The desperate dash for uni romance

This city offers a wealth of love-finding opportunities that don’t always pan out as planned, writes Anna Feest

Anna Feest

The last option is Ticketbridgeflickr

One of my friends once described my love life as a ‘meme.’ Based on the evidence, they weren’t wrong: a few hilarious incidents with roommates who came back earlier than expected, many questionable decisions, and a habit of ‘wrong place, wrong time’ with just about everything.

Some people just seem to have it all sorted out, with couples walking together hand in hand, disgusting the rest of us lowly singles with their superior, loved-up smugness. How do they do it? Is it some sort of secret club I haven’t got the tap on the shoulder for? Does it come with a certain number of Crushbridge submissions?

“...these shining beacons of hope are proof of the often-hidden, romantic souls of Cambridge students.”

I’ve made my attempts at a simple, in-college relationship. On the surface, it seems feasible: there’s always that one couple who have been together since freshers, the few who are just hooking-up, and the two who have somehow kept it really quiet. But why not me? It should be perfect – nice and close, mutual friends, brunch together. That is unless it all gets a bit complicated, the college gossip goes wild and there’s no way of avoiding them. If it works for you, well done. But if it doesn’t, trust me, it’s horrific.

Out of college, there are other options to find your perfect match. There you are, finishing up an essay and someone comes by who grabs your attention. It could be in a library, Newnham Café, or walking across the grass on Sidgwick (probably not Downing Site or West Cambridge because there are too many STEM students actually concentrating on their work). A few lingering looks, a faint smile, and then, based on my experience, you’ll most likely never see them again.

However, let’s not forget the Camfess or Crushbridge that could come out of this. Forget Tinder – these shining beacons of hope are proof of the often-hidden, romantic souls of Cambridge students. Let’s be honest, we’re all desperately looking out for a submission that maybe – just maybe – applies to us, even though the author is anonymous and unless it’s particularly specific, you’ll never know for sure. It must have worked for someone, or these little love letters would surely have dried up a long time ago. “I’m gonna wear my new coat to Sidgwick and I’d better get a Crushbridge for it” is something I have genuinely heard, and the primal need to be noticed really does serve as an incentive to change out of the trackies and hoody, even if it’s just for a trip to Sainsburys. Imagine: “to the girl with all the dairy milk...” Little do they know, it’s all for me while watching Netflix alone.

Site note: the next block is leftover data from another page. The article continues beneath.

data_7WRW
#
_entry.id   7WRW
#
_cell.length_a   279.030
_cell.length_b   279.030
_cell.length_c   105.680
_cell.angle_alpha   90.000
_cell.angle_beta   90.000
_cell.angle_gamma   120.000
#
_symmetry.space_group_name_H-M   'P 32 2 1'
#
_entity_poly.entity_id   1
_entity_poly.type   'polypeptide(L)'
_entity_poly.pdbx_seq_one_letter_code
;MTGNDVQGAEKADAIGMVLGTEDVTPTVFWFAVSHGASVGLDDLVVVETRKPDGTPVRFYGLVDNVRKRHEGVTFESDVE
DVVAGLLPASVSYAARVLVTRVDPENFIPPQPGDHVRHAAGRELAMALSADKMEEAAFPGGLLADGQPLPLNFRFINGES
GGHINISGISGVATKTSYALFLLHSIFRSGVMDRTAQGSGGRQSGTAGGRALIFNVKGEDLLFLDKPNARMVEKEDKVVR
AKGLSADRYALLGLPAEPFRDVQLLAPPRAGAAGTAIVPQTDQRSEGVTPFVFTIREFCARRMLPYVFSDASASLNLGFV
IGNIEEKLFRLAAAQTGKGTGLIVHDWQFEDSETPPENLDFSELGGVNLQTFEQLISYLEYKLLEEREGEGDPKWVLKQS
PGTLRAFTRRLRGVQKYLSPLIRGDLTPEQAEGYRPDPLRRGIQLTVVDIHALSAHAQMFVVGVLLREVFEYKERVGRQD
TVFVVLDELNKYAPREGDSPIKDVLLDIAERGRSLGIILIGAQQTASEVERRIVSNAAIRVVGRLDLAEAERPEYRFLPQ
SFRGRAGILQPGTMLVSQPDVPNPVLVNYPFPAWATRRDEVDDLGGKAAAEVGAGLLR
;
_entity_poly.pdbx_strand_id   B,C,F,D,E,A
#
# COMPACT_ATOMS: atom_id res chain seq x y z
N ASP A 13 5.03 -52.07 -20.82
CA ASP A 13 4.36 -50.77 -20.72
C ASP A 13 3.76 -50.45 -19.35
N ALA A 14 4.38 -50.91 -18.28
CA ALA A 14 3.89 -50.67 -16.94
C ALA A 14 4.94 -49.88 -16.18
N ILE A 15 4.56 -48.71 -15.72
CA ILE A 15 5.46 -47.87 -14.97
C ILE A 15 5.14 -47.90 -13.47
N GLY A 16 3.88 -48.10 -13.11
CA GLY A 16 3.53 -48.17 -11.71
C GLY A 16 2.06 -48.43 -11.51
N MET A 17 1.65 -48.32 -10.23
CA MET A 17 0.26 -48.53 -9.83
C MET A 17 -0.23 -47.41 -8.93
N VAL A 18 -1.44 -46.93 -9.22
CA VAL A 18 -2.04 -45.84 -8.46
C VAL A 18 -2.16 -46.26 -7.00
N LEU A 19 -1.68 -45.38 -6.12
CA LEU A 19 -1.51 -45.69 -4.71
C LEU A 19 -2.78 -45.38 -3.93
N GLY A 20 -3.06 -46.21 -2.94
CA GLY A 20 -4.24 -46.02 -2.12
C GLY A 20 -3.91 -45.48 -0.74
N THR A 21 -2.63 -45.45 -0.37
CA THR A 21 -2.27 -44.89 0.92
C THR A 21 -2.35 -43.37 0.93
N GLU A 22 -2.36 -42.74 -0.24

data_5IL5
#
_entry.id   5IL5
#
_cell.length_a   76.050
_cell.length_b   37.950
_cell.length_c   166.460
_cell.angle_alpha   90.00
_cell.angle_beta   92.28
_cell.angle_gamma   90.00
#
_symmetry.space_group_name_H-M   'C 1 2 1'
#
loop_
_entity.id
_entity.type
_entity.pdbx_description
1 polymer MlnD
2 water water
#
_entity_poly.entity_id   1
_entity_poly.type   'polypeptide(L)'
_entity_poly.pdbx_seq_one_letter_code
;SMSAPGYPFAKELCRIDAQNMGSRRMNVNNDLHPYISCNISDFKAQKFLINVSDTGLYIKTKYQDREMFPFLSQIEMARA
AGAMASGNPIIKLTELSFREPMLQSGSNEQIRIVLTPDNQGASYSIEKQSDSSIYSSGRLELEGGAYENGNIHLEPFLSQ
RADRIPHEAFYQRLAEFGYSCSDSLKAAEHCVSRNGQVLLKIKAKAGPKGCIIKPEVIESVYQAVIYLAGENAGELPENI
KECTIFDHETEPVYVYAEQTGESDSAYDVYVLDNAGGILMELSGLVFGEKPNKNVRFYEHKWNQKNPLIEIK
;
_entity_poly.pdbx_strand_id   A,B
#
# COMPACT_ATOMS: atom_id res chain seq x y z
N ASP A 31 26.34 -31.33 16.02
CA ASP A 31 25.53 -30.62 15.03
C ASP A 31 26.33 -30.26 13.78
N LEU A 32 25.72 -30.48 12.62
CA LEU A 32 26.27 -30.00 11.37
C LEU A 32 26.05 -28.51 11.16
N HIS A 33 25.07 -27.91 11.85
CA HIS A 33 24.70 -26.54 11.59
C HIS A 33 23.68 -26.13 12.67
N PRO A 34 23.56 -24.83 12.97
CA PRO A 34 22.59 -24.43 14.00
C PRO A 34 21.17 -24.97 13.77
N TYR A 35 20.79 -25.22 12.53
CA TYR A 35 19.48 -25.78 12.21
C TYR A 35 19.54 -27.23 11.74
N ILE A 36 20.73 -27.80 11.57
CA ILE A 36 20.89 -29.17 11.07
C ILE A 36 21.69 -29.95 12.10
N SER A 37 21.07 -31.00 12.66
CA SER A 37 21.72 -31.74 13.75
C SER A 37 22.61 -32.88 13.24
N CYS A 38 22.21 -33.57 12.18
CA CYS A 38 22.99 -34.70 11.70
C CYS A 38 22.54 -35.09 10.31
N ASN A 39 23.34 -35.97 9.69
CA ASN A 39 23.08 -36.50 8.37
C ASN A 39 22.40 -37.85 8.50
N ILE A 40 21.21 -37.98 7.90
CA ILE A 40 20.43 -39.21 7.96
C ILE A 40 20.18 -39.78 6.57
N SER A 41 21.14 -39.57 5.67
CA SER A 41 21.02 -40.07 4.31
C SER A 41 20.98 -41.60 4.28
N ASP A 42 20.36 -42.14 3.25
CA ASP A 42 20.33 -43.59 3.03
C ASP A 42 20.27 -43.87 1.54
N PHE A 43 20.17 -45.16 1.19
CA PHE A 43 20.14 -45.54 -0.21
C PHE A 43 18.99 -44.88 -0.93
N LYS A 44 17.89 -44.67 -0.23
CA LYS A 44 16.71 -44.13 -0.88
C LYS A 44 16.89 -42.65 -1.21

Mountain View

Considering Crushbridge: is there room for romance in Cambridge?

Crushbridge may be a debatable replacement for Tinder, but RAG Blind Date takes it to the next level. The joy, though, comes from filling out the forms (best to do each other’s and accept the roasting) and then receiving the new ones back to analyse and thoroughly stalk on Facebook over brunch. RAG, you may not yet have found me my one true love (although there’s still hope), but the laughs we had were worth it.

Once you accept that none of these work – or maybe that’s just me – the last option is to get on Ticketbridge, sell your first-born for a ticket and head out to Cindies. This could lead to some fairy-tale, Hollywood scene in which your eyes lock across the ballroom and you meet in the middle under the crystal chandelier. In reality, however, it’s a sweaty, darkly lit room surrounded by drunk students singing along to Mr Brightside. Still, your eyes have indeed met – a few choice dance moves later and it’s about to go somewhere. If you’re really classy, you’ll even move it along to the smoking area. But, ultimately the next morning when the hard reality, natural lighting and hangover hits, you’ll regret your choices, have to hop back on Ticketbridge searching for your dignity (and the rest of your belongings), and realise that you’re going to be seeing them absolutely everywhere for the next three years. Perfect.